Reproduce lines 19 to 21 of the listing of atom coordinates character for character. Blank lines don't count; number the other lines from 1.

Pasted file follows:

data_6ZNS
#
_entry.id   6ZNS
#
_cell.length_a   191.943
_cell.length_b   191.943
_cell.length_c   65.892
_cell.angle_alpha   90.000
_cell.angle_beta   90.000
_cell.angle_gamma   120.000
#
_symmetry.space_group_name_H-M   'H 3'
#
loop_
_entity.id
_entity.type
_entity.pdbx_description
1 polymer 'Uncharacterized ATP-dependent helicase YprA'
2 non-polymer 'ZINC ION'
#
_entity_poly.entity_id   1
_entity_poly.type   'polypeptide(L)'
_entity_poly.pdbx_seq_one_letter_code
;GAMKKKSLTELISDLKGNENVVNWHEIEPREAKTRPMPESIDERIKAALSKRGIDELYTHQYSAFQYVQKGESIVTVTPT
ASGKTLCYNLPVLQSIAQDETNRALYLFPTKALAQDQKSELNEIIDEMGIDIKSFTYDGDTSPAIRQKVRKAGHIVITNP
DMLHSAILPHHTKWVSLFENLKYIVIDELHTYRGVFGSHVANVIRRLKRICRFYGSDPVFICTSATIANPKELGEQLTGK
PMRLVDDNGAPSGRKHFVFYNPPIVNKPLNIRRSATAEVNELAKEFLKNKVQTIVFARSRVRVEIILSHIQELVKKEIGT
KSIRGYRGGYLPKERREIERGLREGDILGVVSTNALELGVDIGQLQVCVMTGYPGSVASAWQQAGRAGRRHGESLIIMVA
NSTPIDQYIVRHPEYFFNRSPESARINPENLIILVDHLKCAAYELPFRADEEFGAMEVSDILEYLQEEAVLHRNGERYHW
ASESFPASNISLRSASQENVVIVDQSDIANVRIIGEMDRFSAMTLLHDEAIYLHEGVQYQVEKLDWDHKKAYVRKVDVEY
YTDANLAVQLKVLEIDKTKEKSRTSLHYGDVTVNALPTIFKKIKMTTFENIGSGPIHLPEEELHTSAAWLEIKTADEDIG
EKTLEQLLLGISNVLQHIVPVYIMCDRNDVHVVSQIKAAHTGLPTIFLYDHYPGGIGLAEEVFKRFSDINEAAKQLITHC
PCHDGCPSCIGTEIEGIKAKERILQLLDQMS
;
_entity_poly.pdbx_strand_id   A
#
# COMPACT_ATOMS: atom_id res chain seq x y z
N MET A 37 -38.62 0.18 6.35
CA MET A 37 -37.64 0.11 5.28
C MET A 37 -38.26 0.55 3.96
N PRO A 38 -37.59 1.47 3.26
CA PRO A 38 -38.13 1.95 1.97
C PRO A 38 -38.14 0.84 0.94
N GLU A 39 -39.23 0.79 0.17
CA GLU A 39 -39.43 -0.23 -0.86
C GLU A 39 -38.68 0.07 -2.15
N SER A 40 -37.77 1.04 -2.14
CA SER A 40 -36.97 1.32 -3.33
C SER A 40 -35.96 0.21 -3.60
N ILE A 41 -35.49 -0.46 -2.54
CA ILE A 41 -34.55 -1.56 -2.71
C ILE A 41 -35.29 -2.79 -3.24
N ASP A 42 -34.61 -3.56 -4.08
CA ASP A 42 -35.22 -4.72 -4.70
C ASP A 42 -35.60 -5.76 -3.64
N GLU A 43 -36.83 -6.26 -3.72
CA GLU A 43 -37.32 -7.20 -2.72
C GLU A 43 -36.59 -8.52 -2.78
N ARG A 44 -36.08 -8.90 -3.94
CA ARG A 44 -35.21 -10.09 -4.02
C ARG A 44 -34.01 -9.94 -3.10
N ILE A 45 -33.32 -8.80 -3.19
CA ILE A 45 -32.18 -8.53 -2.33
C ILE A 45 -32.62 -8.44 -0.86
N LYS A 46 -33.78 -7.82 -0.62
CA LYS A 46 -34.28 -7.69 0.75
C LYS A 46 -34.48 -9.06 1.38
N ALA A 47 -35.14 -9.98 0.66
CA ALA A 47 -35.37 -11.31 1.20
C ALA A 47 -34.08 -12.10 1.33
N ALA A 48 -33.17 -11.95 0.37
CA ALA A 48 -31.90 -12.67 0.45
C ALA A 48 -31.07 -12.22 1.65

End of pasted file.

2 non-polymer 'ZINC ION'
#
_entity_poly.entity_id   1